ClassyAF is a classical music experience put together by two sisters that revives and subverts the sophisticated performance for millennials by fusing it with a bar-hopping experience. The performance retains the roots of classical music, but alters the experience to target younger audiences with cheap food, beverages and a more laid back environment. The initiative hopes to bring the music form back into the mainstream by detaching it from the notion that it is reserved for richer and older consumers.
Naomi and Talisa Blackman are the entrepreneurs behind ClassyAF that will offer a mixture of contemporary music styles reinterpreted on violins, pianos and cellos. The music will be played in a setting that is less fancy and serves beer and tacos. The effort hopes to fuse what millennials already enjoy to do on the weekend with classical music to make the experience much more approachable.
Organizers behind a new concert series are hoping the tasty delights can prove key to attracting a younger audience to classical chamber music.
Talisa and Naomi Blackman are behind ClassyAF, a weekly chamber music concert taking over La Rev Mexican restaurant and bar in July.
Younger Torontonians see classical music as “stodgy and boring” and the concert hall as less fun than going out to the bar, Naomi said.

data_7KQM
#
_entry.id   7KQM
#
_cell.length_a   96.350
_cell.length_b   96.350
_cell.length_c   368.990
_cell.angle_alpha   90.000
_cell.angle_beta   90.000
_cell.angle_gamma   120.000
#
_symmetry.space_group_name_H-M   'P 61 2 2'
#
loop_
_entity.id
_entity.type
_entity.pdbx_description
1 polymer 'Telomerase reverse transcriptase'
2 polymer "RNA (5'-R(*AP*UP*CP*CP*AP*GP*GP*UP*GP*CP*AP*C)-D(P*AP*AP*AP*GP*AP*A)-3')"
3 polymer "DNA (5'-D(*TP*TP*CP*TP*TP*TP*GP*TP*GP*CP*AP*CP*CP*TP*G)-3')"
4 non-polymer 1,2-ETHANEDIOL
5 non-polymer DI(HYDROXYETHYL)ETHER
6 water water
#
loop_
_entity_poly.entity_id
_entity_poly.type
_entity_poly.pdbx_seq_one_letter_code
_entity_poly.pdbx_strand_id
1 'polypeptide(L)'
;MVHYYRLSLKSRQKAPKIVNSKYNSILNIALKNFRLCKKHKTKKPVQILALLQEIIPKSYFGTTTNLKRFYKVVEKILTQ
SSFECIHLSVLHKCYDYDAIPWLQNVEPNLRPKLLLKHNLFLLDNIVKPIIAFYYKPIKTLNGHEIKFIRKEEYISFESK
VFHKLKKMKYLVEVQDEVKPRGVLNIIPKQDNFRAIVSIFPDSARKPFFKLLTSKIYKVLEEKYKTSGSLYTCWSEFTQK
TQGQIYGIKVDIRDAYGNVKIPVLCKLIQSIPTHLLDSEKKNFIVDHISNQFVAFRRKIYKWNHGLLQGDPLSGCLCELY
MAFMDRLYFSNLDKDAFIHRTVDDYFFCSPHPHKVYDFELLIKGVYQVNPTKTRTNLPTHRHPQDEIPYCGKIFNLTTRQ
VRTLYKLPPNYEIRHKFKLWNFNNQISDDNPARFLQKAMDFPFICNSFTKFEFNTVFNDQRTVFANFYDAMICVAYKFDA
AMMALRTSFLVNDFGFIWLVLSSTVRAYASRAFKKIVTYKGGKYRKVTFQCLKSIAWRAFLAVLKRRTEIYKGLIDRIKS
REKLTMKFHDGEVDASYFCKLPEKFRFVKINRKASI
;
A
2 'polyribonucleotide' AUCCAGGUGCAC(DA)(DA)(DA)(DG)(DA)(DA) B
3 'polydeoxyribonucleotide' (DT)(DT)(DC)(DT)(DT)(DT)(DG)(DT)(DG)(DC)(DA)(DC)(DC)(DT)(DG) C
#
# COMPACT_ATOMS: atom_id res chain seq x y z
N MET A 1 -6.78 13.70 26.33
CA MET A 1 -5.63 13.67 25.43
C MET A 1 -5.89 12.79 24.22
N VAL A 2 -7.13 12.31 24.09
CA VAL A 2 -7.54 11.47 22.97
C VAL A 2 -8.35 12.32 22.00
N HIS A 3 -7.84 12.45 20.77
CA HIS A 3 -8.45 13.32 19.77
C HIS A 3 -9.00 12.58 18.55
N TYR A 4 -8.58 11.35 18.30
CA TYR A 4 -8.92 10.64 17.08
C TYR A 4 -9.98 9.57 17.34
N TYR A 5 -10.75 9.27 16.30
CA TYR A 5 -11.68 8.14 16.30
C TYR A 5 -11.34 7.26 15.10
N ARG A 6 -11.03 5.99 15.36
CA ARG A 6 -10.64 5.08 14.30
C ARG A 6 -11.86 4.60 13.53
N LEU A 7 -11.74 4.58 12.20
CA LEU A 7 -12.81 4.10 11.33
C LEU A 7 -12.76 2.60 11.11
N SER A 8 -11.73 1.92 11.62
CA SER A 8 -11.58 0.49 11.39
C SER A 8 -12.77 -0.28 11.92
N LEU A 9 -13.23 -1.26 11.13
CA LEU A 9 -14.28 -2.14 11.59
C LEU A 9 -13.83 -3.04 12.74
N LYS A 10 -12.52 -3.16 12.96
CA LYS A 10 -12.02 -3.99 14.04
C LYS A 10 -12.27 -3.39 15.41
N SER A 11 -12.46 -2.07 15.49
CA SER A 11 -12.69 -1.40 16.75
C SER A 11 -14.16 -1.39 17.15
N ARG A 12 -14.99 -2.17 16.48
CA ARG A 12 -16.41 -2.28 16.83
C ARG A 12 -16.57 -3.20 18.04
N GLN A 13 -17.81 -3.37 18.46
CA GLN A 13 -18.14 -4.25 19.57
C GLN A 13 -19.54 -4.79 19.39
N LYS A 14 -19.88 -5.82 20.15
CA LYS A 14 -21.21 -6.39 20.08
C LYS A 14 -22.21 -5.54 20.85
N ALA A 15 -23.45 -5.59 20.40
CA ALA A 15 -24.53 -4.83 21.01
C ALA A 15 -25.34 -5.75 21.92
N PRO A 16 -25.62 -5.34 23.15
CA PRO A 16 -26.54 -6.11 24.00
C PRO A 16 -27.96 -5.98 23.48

“They think they have to go to something a bit fancier to see classical music, so we want to give an opportunity to hear great classical in a different environment.”
The program features shorter pieces than a typical symphony performance, with songs people will recognize from other genres. Shows will feature jazz standards interpreted on violin and piano, cellists covering Canadian rock staples, and popular songs from the scores of West Side Story and Fantasia.
The daughters of musicians, Talisa and Naomi grew up in a house filled with classical music. It wasn’t until they got older — now 29 and 27 — that they realized how atypical their musical tastes were among their age group.
“There is a lot of desire from classical musicians in this city to bring the music we love and perform into the spaces we frequent normally in our lives,” Talisa said. “There is so much incredible classical talent in Toronto it shouldn’t be confined to just the major concert halls.”
The sisters say concertgoers won’t be silenced or shamed for clapping between movements or ordering a drink during the show.
But will there be dancing?
“That would be amazing,” Talisa said. “If you’re grooving in your seat, that’s definitely the goal. These are definitely tunes people will leave humming.”